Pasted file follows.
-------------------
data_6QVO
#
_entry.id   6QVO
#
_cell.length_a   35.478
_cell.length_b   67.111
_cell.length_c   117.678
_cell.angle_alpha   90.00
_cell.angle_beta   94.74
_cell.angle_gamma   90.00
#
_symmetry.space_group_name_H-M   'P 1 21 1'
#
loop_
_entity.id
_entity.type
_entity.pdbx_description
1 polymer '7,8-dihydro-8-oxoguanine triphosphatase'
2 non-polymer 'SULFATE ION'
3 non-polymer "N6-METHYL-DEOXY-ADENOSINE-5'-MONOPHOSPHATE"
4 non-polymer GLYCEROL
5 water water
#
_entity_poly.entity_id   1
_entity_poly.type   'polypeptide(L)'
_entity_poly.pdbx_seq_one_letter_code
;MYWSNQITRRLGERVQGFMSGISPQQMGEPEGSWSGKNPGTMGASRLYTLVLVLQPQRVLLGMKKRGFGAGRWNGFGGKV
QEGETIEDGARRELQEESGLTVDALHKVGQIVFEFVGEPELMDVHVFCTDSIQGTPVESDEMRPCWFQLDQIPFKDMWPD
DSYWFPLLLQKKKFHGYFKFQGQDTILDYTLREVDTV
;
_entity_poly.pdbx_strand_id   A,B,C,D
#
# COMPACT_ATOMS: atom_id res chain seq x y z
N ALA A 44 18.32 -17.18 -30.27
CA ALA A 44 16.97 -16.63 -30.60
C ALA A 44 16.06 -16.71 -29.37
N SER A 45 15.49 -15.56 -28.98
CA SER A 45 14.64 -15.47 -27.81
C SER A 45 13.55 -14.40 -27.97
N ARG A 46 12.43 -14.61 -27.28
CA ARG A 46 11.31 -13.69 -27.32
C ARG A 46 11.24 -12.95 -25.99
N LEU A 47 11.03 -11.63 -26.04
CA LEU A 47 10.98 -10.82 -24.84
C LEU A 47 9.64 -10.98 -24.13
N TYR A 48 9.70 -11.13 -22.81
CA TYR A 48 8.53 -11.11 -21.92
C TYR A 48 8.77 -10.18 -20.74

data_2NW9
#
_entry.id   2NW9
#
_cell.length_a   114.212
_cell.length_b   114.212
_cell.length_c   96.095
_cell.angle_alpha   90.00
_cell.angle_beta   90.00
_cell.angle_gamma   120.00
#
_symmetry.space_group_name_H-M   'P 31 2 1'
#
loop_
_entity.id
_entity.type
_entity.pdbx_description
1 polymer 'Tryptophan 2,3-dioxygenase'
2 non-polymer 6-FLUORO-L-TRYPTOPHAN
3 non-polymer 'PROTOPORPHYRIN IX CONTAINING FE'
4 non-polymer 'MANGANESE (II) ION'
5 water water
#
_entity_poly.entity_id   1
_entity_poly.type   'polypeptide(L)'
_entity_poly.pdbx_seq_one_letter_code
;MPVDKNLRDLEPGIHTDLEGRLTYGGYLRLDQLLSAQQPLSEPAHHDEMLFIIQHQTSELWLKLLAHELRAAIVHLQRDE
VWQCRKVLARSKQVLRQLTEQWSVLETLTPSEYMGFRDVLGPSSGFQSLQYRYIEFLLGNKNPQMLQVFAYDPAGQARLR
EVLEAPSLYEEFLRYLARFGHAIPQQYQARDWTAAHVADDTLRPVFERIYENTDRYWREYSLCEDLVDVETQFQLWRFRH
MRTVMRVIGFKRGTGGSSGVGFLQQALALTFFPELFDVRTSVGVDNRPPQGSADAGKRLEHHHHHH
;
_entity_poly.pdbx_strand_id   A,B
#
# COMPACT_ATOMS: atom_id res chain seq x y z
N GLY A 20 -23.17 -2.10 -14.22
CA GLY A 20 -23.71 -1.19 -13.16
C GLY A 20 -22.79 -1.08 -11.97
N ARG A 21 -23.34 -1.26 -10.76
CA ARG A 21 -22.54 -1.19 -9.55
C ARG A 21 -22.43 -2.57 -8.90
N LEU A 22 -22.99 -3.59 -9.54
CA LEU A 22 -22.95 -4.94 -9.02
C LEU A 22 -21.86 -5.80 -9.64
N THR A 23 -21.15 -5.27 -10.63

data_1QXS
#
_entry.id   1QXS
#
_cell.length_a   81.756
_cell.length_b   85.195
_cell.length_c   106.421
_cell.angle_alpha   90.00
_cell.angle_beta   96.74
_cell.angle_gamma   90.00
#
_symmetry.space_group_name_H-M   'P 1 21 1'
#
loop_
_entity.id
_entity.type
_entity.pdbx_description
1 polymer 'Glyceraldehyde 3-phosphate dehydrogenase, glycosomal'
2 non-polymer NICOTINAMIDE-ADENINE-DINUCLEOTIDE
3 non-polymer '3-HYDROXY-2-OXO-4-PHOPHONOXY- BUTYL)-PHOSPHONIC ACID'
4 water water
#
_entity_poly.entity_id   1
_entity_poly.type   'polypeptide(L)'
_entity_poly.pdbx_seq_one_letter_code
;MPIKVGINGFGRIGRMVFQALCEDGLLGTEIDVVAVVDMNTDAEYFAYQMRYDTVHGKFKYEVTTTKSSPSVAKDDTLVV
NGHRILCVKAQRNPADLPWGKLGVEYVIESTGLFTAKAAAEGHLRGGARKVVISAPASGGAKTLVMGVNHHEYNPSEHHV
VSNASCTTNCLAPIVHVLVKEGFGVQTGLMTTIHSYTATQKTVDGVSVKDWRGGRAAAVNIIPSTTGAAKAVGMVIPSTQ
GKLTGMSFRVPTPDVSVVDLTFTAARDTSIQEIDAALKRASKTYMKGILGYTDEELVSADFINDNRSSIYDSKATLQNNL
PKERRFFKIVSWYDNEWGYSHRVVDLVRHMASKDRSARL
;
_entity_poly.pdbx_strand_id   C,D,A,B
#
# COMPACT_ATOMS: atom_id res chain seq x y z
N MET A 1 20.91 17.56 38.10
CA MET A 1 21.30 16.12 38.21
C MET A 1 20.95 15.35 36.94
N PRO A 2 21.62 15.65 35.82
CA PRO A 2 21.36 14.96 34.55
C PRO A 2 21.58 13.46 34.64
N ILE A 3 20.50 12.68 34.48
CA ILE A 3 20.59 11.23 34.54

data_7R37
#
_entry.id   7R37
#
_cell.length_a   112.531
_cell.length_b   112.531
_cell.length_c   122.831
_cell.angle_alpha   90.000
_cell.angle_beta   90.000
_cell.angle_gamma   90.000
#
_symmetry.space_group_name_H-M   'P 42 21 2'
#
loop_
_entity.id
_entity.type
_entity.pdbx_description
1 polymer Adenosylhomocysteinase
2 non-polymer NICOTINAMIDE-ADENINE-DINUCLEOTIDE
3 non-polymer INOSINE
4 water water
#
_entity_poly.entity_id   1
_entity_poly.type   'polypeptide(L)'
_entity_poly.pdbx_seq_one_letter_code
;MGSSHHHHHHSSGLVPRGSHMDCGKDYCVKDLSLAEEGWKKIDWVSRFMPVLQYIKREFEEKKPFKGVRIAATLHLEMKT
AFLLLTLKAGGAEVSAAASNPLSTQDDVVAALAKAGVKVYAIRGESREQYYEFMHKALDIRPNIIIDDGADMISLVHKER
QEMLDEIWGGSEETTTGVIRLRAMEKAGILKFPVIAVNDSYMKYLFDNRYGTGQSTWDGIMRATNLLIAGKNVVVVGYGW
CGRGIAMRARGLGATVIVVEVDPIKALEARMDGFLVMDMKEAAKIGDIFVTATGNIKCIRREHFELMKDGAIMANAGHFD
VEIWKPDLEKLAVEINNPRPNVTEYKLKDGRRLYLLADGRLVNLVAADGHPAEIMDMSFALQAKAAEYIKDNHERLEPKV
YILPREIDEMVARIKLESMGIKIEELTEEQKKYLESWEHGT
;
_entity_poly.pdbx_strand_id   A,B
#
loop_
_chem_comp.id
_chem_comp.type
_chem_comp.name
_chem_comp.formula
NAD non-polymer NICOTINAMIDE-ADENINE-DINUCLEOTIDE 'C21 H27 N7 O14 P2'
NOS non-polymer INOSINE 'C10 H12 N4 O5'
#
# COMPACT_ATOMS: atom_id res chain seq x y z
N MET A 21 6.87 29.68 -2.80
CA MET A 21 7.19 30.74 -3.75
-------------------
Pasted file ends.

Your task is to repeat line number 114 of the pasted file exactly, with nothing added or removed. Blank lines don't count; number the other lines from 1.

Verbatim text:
#